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Levine Park has been restored again as a respite for students, faculty and staff.

Levine Park has been restored again as a respite for students, faculty and staff.
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Publish Date: 06/13/13
Media Contact: AHC Public Relations, (513) 558-4553
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Levine Park Restored as MSB Rehab Work Progresses

Many adjectives can be used to describe Levine Park—including resilient.

For the second time in six years, the tranquil refuge just steps from the Kresge Circle entrance to the Medical Sciences Building (MSB) has been restored after being closed during ongoing remodeling of the MSB and construction of the CARE/Crawley Building.

The park, a lawn and garden sanctuary with a small amphitheater, was originally opened June 9, 1979, in honor of Maurice Levine, MD, "an inspired humanitarian” who chaired UC’s psychiatry department from 1947 until his death in 1971.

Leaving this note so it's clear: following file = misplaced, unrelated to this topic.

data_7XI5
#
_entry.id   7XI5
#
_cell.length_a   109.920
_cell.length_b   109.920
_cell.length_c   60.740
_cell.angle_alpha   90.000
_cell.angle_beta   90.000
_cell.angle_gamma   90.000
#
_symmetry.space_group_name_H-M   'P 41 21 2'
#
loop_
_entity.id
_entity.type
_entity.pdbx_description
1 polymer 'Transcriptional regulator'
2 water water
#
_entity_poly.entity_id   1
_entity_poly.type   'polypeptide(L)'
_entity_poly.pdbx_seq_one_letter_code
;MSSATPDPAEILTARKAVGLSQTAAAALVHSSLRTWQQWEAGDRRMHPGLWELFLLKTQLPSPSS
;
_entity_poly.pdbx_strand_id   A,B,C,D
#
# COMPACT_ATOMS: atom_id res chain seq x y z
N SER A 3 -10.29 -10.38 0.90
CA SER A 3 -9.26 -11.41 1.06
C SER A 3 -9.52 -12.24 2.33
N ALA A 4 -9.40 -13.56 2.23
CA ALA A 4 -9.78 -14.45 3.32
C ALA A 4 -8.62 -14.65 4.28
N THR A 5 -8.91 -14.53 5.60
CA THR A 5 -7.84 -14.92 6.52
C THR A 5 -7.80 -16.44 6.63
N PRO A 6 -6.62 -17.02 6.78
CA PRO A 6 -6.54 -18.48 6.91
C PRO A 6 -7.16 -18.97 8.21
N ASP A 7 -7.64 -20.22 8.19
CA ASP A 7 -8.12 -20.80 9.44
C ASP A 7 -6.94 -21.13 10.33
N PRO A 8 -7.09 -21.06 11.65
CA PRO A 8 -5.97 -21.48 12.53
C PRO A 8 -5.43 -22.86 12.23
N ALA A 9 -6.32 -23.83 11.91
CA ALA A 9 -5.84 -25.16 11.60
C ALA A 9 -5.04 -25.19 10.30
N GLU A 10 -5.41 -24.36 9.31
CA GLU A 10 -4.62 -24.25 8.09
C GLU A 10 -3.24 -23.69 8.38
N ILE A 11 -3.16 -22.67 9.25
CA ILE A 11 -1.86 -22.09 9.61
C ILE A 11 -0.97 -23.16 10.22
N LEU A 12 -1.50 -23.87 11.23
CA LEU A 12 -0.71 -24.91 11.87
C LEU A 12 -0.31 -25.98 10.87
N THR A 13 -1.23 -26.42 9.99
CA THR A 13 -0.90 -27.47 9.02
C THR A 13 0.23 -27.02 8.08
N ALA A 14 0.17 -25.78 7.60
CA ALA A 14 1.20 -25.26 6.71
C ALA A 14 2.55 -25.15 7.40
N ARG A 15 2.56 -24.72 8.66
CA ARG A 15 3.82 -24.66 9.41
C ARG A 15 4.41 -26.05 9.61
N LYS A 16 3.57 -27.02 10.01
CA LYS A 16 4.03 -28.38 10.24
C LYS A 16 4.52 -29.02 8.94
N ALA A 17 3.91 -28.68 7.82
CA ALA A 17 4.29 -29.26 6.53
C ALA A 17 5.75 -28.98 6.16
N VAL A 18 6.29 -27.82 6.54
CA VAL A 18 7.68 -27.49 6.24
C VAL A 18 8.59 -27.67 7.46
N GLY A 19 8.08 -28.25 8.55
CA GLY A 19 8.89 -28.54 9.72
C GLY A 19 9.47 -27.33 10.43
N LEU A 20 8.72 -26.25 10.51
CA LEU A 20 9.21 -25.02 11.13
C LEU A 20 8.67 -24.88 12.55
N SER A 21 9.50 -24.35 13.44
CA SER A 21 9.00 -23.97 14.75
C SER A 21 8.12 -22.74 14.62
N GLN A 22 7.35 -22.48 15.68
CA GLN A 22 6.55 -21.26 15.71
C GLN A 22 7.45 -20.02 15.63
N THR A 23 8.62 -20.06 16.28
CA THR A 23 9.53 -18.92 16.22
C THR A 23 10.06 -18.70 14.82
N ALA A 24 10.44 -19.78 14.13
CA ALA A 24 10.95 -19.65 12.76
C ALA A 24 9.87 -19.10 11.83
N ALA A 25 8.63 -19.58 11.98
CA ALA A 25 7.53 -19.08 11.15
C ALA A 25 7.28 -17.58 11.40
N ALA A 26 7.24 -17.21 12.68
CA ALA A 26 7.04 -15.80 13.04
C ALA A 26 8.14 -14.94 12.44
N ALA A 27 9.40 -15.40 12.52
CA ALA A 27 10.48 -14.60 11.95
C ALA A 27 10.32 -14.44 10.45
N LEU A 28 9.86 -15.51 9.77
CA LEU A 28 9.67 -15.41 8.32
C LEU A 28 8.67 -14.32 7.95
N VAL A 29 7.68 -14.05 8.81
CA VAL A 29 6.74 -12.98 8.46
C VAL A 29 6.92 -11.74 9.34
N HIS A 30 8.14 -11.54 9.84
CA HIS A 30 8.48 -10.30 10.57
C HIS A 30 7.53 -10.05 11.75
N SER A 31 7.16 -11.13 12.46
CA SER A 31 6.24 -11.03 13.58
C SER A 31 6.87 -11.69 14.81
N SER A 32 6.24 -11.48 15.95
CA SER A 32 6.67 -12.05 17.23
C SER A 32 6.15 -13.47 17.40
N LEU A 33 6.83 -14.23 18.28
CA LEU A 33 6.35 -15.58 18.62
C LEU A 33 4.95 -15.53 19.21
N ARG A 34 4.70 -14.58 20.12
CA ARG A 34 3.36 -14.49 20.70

It was closed for three years during construction of the CARE/Crawley Building, which began in 2004, and rededicated Sept. 24, 2007. It was closed again starting in 2010 during Phases II and III of the MSB Rehabilitation Project, which are now complete. During both closures, its space was used as a staging area for the project.

With the project moving on to Phase IV, concentrated on the opposite (south) side of the MSB, Levine Park is once again open and regaining its status as a respite for faculty, staff and students.
A native Cincinnatian, Maurice Levine earned his undergraduate and master’s degrees from UC and his medical degree from Johns Hopkins University, where he served residencies. He returned to UC’s psychiatry department before doing further training and becoming a faculty member at the Chicago Institute for Psychoanalysis.
Levine was one of the first psychoanalytically trained psychiatrists in the country to be appointed as a department chair. As well as being deeply involved in local and national professional activities, he was also committed to the Cincinnati community.
He was the first administrator at the former Cincinnati General Hospital (now UC Medical Center) to desegregate his wards and the first to appoint a black resident. His determination to keep psychiatry in the mainstream of daily life made Cincinnati a model in the field of community psychiatry.

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